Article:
The W-4 form plays a big role behind the scenes when it comes to your taxes. If you’re a regular employee who has taxes taken out of each paycheck, you’ve likely filled out a W-4. This document determines how much in taxes you may end up owing at the end of the year or how much you’ve overpaid. That’s why it’s key to know when you should fill one out and how to do it correctly.
Here, get familiar with the W-4 form so you’re better prepared to manage your finances year-round and file your return during tax season. You’ll learn:
• What is a W-4?
• How does a W-4 work?
• How do you fill out a W-4?
• How does a W-4 affect taxes?
What Is a W-4?
The W-4 form, formally known as the Employee’s Withholding Certificate, is an Internal Revenue Service (IRS) document you fill out for your employer. It lets them know the correct amount of payroll deductions to take out of your paycheck for income tax purposes.
The amount your employer subtracts from your pay and sends to the IRS is called tax withholding. Any full- or part-time employee whose employer withholds taxes will be asked to fill out the W-4 form.
You may also need to fill out an additional type of tax form, a separate state W-4, if you work in a state that has its own income tax. (Some states may use the federal form.) A state W-4 form works similarly to the federal form, allowing your employer to calculate the amount of taxes to withhold and send to the state.
Additionally, there are three other types of W-4’s you may want to know about, in case you choose to have extra tax withheld from a particular entity.
• The W-4P form calculates any withholding you may want from any pensions and annuities.
• The W-4S calculates federal income tax withholding from sick pay paid by a third party, such as an insurance company.
• The W-4V calculates withholding from government payments, for example, unemployment or Social Security payments.
How Does a W-4 Work?
Now that you know what a W-4 form is, take a closer look at how it works. When you get a new job, your employer will ask you to fill out a W-4. Once you complete it (see details below), you give it back to your employer. Then, when you get your first paycheck, the tax withholdings will appear based on the information provided on your W-4. The money withheld from your paycheck is paid to the IRS and, if applicable, to the state on your behalf.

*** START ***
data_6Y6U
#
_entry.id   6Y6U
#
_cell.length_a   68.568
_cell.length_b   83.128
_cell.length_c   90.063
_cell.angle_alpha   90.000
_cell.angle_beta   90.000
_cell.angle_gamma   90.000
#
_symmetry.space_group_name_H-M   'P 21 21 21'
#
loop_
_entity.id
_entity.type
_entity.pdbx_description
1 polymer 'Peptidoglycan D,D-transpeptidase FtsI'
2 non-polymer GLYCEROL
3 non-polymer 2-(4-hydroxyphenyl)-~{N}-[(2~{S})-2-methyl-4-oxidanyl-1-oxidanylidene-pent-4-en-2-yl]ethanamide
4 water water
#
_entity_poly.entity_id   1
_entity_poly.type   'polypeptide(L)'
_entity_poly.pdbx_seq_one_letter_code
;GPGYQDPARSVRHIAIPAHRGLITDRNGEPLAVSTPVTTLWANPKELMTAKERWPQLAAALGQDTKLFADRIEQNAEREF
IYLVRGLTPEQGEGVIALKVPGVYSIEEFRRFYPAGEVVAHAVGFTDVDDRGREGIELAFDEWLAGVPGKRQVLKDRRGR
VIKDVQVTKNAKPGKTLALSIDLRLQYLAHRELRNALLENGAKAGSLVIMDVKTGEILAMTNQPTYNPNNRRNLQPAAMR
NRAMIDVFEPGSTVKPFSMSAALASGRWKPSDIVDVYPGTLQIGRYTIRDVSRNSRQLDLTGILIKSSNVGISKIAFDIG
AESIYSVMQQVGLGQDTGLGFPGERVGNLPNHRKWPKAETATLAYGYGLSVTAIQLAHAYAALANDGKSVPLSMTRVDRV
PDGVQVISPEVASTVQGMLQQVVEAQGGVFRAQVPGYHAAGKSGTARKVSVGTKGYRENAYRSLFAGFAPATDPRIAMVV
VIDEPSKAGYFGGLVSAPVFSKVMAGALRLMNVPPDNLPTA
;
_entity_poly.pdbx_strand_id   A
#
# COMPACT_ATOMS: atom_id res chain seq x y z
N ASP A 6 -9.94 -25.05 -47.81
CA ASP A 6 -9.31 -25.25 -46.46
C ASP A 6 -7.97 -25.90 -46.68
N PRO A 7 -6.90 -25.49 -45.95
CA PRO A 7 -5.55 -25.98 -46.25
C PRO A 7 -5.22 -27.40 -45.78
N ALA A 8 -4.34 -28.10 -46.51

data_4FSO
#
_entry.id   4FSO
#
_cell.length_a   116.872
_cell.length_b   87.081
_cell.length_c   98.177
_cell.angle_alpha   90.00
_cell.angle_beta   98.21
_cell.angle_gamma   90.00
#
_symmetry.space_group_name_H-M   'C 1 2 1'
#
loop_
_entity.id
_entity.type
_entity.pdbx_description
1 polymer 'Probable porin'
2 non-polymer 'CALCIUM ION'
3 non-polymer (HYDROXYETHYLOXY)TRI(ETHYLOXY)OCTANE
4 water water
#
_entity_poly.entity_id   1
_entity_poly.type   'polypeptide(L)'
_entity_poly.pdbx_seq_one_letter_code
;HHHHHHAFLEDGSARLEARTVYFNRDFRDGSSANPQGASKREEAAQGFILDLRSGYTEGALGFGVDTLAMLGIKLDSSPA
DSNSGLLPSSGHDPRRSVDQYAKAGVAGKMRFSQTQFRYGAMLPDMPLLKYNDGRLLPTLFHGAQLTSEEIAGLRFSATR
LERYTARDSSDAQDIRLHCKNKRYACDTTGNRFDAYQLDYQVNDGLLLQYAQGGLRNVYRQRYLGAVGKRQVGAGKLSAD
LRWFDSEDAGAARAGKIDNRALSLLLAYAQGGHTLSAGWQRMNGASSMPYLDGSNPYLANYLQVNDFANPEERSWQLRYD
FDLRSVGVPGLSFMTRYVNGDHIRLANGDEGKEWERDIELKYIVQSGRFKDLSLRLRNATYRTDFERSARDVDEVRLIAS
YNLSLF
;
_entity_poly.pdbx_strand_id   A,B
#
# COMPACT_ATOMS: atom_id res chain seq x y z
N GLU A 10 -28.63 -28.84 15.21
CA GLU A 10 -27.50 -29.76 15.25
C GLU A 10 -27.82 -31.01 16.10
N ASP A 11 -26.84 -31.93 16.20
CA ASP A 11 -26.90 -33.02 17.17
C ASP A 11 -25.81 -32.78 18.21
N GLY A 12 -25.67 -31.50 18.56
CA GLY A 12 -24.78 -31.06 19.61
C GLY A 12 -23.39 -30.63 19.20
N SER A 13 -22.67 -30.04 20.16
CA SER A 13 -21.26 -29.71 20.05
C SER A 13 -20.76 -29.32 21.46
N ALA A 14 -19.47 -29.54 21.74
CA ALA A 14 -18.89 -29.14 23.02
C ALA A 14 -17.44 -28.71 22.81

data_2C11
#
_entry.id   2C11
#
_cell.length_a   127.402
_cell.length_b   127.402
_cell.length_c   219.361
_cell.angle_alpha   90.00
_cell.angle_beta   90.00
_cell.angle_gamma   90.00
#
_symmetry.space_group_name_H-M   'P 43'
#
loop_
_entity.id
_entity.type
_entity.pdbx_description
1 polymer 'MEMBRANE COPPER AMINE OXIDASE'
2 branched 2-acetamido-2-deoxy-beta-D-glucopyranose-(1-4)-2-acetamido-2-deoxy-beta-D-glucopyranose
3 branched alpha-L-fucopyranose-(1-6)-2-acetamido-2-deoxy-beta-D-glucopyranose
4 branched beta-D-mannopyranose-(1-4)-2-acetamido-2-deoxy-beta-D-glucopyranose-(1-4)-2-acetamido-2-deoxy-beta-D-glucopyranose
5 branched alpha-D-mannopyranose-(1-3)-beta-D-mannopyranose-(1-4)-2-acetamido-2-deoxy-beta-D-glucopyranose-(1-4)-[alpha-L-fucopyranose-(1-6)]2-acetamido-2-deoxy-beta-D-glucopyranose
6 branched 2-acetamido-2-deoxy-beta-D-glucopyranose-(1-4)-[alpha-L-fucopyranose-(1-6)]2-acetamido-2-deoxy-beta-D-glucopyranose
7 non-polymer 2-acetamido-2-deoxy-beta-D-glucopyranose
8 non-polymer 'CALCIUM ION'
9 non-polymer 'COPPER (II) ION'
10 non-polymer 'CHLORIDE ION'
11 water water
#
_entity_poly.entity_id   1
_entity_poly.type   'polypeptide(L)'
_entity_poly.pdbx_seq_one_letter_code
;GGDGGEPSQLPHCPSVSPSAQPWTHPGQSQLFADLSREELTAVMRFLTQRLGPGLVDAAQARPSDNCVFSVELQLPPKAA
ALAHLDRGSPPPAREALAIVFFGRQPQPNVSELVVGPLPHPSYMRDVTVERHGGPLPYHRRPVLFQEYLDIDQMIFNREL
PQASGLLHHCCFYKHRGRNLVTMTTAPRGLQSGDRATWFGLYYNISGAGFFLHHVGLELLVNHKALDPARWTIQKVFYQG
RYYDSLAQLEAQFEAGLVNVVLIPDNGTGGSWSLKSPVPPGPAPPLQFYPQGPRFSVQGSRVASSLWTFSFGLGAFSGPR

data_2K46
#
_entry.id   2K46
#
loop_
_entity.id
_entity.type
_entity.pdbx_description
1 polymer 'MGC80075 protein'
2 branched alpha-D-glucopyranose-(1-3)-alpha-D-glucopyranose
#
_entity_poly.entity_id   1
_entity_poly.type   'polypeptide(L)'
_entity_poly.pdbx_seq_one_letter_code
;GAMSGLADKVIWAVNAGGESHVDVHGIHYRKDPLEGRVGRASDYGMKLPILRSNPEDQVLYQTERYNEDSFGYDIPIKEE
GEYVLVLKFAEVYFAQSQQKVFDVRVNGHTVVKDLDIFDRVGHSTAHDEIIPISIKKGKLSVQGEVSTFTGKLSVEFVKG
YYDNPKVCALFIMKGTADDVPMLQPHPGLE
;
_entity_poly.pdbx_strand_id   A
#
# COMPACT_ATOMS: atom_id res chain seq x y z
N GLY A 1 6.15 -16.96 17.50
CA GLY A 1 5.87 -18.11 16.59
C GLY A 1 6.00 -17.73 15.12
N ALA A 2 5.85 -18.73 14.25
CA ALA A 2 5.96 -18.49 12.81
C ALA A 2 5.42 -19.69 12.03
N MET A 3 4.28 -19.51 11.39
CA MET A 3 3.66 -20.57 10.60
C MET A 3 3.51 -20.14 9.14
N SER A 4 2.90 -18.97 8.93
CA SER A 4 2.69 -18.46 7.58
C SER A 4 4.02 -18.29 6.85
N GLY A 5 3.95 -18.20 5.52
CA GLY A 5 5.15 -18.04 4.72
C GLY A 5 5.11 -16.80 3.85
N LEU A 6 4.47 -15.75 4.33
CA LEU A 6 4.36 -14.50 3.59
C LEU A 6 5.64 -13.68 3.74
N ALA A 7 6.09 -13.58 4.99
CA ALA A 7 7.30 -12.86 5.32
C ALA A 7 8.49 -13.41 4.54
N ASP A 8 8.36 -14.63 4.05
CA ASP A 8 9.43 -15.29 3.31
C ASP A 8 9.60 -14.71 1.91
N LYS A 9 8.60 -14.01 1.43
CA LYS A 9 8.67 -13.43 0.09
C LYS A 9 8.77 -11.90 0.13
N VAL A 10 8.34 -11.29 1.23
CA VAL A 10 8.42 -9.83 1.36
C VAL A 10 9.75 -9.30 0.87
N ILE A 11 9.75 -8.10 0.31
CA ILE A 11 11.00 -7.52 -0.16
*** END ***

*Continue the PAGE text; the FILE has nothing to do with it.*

Unless you choose to update your W-4 at some point while you’re working for that employer, you don’t have to fill out a new W-4 every year unless you are claiming you are exempt from taxes (see below for details). Your W-4 form stays the same until you submit a new one.
There are certain instances where you will want to make changes to your W-4 to be better prepared for the next tax season.
• First, you may realize that at the end of the year, the money withheld isn’t enough to cover your tax bill. In other words, you end up owing the IRS, so you can adjust the withholding document to avoid this.
• On the other hand, consider if you’re having too much deducted and are on track for a hefty refund. You might rather have more money during the year instead of waiting for your tax refund. In this case, you can also alter your W-4.
• Another reason to adjust your W-4 is when certain life events occur that can change your filing status, such as getting married, divorced, or becoming a parent.
Recommended: What Tax Bracket Am I In?
What Is the Purpose of a W-4?
As mentioned earlier, the W-4 form alerts your employer as to how much money to withhold in taxes from each paycheck. Your employer uses the form’s information to calculate these withdrawals, which is based on such factors as:
• Your filing status (single, married filing jointly, married filing separately, or head of household)
• Whether you work multiple jobs or if your spouse works
• If you’re claiming any children or other dependents
• If you want taxes withheld for other reasons.
When tax time comes, your employer will send you a W-2 form. This reflects your earnings as well as what was withheld in terms of payroll taxes all year. You can’t get that W-2 form if you didn’t fill out a W-4. For that reason, a W-4 is a key part of the tax filing process.
Process of Filling Out a W-4
There’s a five-step process to filling out a W-4 form:
• Step 1: Provide your personal information. This includes your name, address, Social Security number, and your filing status, which can be:
◦ Single or married filing separately
◦ Married filing jointly or qualifying surviving spouse
◦ Head of household to be used if you’re unmarried and pay more than half the costs of keeping up a home for yourself and a qualifying individual.